Did you know that Abraham Lincoln proclaimed the first Thanksgiving in 1863, in the midst of the American Civil War, in the hopes of giving the country something it could unite over?

Thanksgiving has traditionally been a time for celebration and thankfulness. When we recall the unlikely circumstances which led to the first celebratory feast which became known as Thanksgiving, we are reminded about the power of staying thankful for the things you do have, rather than fixating on the things you don’t. 

This Thanksgiving lesson plan teaches students about the origins of Thanksgiving and includes multiple fun activities about finding gratitude in our circumstances. To begin using and customizing this lesson, create a Gynzy account today. This will give you complete access to all the standards-aligned lesson plans which you can find on the Gynzy Library!

The History of Thanksgiving

The feast we think of as Thanksgiving occurred between the Wampanoag Native Americans, who first settled in Massachusetts and Rhode Island over 15,000 years ago, and the Pilgrims, who left the New World on the Mayflower in search of religious freedom.

As a result of the long journey, delays in landing at Plymouth Harbor, unforgiving winter conditions, disease, and a lack of food, only 53 Pilgrims survived the first year at Plymouth. Eventually, the Pilgrims came into contact with a member of the Wampanoag tribe who was named Tisquantum, more commonly known as Squanto.

With the help of Tisquantum and broad support from the Wampanoag people, the Pilgrims learned to overcome the elements, gather food, and survive in their new environment. Their relationship was formally recognized in March 1621 with the signing of the Wampanoag-Pilgrim treaty, which mandated peace and mutually assured defense between the parties.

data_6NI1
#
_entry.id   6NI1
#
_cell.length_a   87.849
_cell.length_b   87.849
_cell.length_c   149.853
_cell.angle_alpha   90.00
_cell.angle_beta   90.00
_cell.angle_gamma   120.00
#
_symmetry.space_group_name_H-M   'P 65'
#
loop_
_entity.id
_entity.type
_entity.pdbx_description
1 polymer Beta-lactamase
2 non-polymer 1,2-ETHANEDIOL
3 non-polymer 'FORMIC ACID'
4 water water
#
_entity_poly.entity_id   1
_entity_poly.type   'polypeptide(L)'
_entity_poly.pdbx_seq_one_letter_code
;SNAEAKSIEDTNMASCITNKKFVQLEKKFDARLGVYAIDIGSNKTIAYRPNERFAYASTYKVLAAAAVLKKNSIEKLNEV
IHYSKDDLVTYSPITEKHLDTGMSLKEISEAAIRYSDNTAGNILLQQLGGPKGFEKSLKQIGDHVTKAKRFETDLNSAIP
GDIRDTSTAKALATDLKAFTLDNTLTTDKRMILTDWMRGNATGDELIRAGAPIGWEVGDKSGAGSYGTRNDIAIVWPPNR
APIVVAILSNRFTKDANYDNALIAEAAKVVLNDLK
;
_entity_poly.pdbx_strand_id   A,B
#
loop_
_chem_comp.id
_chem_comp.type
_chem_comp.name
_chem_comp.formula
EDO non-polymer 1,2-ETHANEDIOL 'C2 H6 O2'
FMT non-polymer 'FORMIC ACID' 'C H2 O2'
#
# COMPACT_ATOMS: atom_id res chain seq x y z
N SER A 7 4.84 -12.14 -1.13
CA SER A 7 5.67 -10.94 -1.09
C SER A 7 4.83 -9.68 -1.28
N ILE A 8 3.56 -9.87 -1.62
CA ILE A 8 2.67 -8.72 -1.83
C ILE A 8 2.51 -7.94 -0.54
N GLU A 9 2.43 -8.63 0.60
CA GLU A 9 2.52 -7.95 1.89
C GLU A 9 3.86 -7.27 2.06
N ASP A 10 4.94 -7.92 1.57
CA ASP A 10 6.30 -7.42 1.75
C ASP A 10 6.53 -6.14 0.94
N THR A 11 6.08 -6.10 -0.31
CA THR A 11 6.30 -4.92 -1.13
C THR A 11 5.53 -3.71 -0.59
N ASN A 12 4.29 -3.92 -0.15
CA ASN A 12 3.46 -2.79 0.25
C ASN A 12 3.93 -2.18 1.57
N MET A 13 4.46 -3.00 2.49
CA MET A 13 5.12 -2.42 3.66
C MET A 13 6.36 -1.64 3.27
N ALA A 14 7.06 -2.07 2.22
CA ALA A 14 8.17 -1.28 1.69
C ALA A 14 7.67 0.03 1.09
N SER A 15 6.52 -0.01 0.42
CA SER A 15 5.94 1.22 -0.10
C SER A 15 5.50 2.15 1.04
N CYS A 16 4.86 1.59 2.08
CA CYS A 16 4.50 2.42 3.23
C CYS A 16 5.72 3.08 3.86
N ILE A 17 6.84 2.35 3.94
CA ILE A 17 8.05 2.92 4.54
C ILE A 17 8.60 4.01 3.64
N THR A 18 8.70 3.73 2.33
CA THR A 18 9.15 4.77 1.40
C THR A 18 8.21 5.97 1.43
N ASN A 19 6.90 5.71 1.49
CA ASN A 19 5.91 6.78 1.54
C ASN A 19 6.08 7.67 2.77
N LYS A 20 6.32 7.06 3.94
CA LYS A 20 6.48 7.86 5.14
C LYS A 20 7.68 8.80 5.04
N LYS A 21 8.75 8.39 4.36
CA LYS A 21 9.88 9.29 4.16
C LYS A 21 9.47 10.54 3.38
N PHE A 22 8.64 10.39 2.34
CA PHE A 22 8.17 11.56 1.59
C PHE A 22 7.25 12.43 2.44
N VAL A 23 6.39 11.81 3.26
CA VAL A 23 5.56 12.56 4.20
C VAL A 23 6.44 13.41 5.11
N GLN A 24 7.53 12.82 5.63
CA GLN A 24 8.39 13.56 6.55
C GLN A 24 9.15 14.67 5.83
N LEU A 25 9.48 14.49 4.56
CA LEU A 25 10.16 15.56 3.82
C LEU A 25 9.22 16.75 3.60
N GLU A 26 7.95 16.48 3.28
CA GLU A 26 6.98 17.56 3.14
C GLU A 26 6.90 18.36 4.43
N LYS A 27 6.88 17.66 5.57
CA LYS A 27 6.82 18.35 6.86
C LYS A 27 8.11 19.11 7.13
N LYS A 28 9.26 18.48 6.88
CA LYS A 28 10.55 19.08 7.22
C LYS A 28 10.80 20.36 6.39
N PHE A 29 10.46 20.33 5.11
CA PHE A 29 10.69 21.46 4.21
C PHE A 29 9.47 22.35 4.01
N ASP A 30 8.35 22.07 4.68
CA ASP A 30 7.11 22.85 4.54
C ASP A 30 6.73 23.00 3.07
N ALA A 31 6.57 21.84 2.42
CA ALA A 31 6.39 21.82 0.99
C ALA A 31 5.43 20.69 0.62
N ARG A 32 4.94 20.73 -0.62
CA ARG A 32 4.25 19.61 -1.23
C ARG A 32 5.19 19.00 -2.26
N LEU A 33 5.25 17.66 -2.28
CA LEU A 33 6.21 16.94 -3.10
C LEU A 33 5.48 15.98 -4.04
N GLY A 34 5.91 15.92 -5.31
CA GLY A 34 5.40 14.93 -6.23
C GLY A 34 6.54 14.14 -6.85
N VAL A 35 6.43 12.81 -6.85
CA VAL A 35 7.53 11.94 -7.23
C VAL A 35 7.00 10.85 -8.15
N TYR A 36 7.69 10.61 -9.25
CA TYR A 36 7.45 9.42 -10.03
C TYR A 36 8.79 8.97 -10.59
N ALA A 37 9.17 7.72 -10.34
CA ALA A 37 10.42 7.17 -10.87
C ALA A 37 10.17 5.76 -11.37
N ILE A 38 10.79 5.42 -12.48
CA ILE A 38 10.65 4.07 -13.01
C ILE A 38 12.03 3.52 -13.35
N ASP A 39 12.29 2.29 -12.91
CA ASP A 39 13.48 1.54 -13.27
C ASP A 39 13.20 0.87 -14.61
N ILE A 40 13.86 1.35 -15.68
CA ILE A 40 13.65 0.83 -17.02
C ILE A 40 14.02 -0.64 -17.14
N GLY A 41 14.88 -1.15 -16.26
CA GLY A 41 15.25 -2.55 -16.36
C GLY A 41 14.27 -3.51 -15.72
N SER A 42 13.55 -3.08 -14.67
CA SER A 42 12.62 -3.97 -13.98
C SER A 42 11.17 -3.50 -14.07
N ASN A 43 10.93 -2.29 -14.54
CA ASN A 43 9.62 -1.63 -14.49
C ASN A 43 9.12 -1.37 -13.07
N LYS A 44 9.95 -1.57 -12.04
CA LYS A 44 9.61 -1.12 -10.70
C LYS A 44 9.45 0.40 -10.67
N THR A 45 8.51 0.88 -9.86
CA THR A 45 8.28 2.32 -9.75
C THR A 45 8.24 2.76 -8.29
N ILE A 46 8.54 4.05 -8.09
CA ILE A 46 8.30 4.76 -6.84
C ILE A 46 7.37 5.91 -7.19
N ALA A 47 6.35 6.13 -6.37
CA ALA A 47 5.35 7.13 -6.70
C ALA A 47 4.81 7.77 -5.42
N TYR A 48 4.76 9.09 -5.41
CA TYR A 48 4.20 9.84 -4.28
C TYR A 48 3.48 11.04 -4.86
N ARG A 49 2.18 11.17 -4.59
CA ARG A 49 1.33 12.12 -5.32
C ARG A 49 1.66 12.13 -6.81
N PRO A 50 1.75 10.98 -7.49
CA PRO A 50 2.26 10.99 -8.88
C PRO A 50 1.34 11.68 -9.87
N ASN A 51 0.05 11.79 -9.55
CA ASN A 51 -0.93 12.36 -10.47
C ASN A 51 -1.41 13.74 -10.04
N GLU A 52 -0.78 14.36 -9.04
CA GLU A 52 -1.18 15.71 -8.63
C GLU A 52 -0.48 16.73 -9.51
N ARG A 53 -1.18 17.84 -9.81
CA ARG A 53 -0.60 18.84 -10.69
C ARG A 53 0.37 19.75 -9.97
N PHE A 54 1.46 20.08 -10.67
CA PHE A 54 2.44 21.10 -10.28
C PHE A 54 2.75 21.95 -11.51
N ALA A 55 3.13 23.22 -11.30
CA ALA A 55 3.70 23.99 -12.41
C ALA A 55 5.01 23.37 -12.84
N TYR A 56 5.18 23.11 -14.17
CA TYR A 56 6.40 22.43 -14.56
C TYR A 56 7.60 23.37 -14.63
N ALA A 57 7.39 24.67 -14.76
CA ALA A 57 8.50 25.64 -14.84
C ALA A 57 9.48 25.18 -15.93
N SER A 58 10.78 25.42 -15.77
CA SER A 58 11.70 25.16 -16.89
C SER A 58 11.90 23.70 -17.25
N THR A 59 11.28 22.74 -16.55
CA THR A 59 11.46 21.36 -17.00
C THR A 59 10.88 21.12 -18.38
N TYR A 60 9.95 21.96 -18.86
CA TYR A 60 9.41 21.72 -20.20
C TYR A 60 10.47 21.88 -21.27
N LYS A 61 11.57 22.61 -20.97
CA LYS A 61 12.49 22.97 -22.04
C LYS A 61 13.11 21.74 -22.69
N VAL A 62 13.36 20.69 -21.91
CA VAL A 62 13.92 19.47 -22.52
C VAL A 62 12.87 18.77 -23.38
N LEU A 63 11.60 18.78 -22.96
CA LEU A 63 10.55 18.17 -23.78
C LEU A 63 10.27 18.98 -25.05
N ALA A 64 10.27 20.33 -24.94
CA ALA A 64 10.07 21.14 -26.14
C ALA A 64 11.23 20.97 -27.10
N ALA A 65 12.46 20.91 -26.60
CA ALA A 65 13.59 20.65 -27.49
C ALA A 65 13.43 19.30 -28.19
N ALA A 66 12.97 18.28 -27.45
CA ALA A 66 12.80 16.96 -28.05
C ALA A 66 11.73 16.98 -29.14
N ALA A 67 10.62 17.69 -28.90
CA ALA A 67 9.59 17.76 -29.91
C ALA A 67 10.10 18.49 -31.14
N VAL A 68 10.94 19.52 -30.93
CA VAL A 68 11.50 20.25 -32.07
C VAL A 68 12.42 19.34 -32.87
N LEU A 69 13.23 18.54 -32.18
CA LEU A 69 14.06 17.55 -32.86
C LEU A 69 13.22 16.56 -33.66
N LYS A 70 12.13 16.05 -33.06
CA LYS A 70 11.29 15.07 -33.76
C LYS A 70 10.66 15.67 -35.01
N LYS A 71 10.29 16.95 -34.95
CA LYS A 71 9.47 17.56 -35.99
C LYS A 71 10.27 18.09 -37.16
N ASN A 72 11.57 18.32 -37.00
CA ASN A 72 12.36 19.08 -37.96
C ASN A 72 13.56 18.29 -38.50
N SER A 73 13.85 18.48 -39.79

In the fall of 1621, the Pilgrims celebrated their first harvest with the Wampanoag people in what was originally a three-day celebration. Though the meal likely featured seafood and fowl or deer instead of turkey, it was nonetheless a celebration of perseverance and cooperation from which we can still learn lessons today. 

Activities in This Lesson

To begin this lesson, students are asked to reflect on some of their family’s favorite traditions. This is a great opportunity for class discussion about the diversity that we naturally have in our families and in our family traditions, particularly around the holidays. 

At the close of the lesson, students are asked to reflect on who the participants of the first “Thanksgiving” feast were, and also think about some of the differences between that original celebration and the holiday we know today. 

The closing activity is a journal entry prompt asking students what they are grateful for. A second question asks how Thanksgiving might look 300 years from now. Both of these questions can serve as fun discussion prompts for the class, whether it takes place in-person or online.

We hope this lesson helps you and your students enjoy this Thanksgiving and also learn a bit more about the origins of it. We also hope you are able to find thankfulness and joy this holiday despite this difficult time we are living through.